Edwin Jackson Edwin Jackson

A tale of two halves for Cubs’ Jackson


July 31, 2013; Chicago, IL, USA; Chicago Cubs starting pitcher

Edwin Jackson

(36) delivers a pitch during the first inning against the Milwaukee Brewers at Wrigley Field. Mandatory Credit: Reid Compton-USA TODAY Sports

For the first three months of 2013, the signing of Edwin Jackson looked to be a major issue for the Cubs moving forward.

Then, July came along.

The right-hander, who was signed to a four-year, $52 million deal last offseason, struggled mightily in the season’s first half, pitching to an ERA of 5.11 prior to the All-Star Break. Since the Midsummer Classic at Citi Field took place, Jackson has made three starts that have been altogether different than his first 18.

Although he has managed just a 1-1 record over the three starts, his earned run average over that stretch came out to 2.49, nearly three runs lower than in the season’s first half. He has located pitches much more effectively, striking out 14 and walking only four in 21 2/3 innings pitched.

This is the type of pitcher that Theo Epstein and Jed Hoyer believed they were getting when they inked the journeyman arm to the four-year deal, but it should be noted that Jackson never has been, and never will be, a front-of-the-line starting pitcher.

Over his career, the 29-year old has compiled a record of 77-82 with an earned run average of 4.42, pitching for the Los Angeles Dodgers, Tampa Bay Rays, Detroit Tigers, Washington Nationals, and now – the Chicago Cubs. Opponents have hit .270 against him, and he has posted a WHIP of 1.43, far above the mark of premier starting pitchers in the league.

This season, his HR/9 and K/BB ratios are below his career averages, but other statistics aren’t indicating such a promising year for the right-hander.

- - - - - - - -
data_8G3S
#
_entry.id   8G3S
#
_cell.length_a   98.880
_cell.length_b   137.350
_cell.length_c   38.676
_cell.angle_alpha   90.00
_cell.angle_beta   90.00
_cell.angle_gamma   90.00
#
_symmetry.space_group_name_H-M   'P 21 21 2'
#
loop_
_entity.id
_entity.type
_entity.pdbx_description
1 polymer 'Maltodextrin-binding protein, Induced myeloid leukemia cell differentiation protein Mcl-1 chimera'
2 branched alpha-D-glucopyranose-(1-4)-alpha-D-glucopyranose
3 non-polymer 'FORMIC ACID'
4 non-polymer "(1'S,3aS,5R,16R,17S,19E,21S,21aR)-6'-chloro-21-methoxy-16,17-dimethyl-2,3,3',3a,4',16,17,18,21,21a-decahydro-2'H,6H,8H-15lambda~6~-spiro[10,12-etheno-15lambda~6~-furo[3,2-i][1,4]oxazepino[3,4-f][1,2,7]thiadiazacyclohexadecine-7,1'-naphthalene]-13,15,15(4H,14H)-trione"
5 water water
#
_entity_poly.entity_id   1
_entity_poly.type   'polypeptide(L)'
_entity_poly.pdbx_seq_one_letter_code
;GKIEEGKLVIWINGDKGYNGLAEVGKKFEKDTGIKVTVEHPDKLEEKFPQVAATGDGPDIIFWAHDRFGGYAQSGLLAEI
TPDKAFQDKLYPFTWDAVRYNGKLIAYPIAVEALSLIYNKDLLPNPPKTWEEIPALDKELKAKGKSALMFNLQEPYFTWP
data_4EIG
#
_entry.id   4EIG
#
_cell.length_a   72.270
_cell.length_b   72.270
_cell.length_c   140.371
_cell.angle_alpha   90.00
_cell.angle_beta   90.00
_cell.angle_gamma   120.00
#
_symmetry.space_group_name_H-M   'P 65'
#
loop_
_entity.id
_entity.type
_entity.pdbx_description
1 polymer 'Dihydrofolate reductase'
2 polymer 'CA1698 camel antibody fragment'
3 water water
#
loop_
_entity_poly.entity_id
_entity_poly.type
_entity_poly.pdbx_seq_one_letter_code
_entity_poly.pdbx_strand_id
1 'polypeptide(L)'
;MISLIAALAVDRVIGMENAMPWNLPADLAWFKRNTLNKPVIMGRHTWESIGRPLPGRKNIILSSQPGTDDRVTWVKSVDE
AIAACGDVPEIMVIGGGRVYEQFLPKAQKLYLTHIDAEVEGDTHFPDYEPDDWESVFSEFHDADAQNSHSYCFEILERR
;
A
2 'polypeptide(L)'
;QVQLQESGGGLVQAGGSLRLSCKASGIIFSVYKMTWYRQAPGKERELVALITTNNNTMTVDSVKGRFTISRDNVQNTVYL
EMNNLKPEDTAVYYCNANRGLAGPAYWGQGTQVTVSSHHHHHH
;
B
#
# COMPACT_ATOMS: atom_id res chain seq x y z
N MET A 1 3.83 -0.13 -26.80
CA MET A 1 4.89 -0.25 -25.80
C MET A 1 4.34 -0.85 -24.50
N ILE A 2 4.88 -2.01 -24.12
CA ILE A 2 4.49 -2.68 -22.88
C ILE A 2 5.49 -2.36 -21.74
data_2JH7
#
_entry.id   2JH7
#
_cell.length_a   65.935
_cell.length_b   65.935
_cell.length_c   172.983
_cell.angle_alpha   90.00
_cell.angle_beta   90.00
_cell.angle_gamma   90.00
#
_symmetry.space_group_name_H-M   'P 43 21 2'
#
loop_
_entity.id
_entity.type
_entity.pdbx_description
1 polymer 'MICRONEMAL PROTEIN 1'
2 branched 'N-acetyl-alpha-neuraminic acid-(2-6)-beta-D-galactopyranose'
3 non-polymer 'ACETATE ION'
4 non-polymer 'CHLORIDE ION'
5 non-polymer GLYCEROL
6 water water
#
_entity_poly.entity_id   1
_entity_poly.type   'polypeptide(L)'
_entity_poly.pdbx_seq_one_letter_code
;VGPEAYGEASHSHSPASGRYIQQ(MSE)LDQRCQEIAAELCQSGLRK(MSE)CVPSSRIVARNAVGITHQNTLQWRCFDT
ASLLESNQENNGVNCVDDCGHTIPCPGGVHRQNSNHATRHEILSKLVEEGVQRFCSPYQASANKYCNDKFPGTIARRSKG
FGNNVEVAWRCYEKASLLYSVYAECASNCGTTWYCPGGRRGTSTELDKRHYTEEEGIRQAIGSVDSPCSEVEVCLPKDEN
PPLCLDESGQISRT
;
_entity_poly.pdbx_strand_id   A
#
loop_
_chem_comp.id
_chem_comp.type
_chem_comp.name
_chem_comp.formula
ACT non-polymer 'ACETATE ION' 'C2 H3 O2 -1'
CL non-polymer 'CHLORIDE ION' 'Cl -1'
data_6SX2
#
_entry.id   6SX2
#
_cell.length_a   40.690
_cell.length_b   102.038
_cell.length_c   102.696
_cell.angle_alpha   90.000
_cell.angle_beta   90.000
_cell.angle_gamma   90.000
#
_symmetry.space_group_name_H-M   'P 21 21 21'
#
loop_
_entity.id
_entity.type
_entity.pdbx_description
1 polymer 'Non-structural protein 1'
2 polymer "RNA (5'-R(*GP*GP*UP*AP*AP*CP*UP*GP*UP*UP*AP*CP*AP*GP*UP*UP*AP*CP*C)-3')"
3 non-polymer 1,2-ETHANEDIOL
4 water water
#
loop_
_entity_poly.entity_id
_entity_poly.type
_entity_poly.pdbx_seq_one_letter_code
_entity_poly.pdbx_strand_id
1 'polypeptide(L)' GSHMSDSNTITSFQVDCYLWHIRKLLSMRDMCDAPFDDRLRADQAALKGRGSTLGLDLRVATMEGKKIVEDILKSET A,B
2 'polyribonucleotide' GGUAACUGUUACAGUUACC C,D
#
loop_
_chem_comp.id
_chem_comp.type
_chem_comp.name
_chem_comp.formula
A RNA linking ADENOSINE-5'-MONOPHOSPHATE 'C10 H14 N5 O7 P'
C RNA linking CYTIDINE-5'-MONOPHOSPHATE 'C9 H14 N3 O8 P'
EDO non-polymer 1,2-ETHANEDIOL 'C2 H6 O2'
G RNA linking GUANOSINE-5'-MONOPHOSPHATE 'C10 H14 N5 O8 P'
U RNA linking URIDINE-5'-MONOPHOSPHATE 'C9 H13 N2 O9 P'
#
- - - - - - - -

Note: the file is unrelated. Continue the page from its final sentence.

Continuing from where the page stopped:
He has been using his fastball more than he has in three seasons (58.7%), which is still below his career average of 61.8%. His complimentary pitches have all been used in proportions roughly equal to his career marks, with increased usage of his cut fastball as opposed to years’ past.

Jackson has lost velocity on his fastball this season, averaging 92.9 mph per fastball. This pitch peaked for the right-hander in terms of velocity back in 2007 with Tampa Bay. His career average has come in around 94.1 mph, which still is over a mile per hour higher than his mark this season.

What this year comes down to for Jackson is becoming clearer and clearer as the year progresses. If he can’t locate his fastball consistently, then he will fail to amount to more than a back-of-the rotation starter over his time in Chicago. He must begin to handle right-handed batters better, as they have posted an average of  .267 against Jackson, as opposed to the .247 mark lefties have hit. There is nearly a two run difference in the earned run average of the right-hander when broken down against left-handed batters and their right-handed counterparts.

If he can learn to better locate his fastball, and keep pitches out of the middle of the plate, he can project as a #3 starter, even a solid #2 as the Cubs begin to eye postseason berths in the years to come. Jackson makes his next start on Tuesday against the Philadelphia Phillies, as he eyes his eighth win of 2013.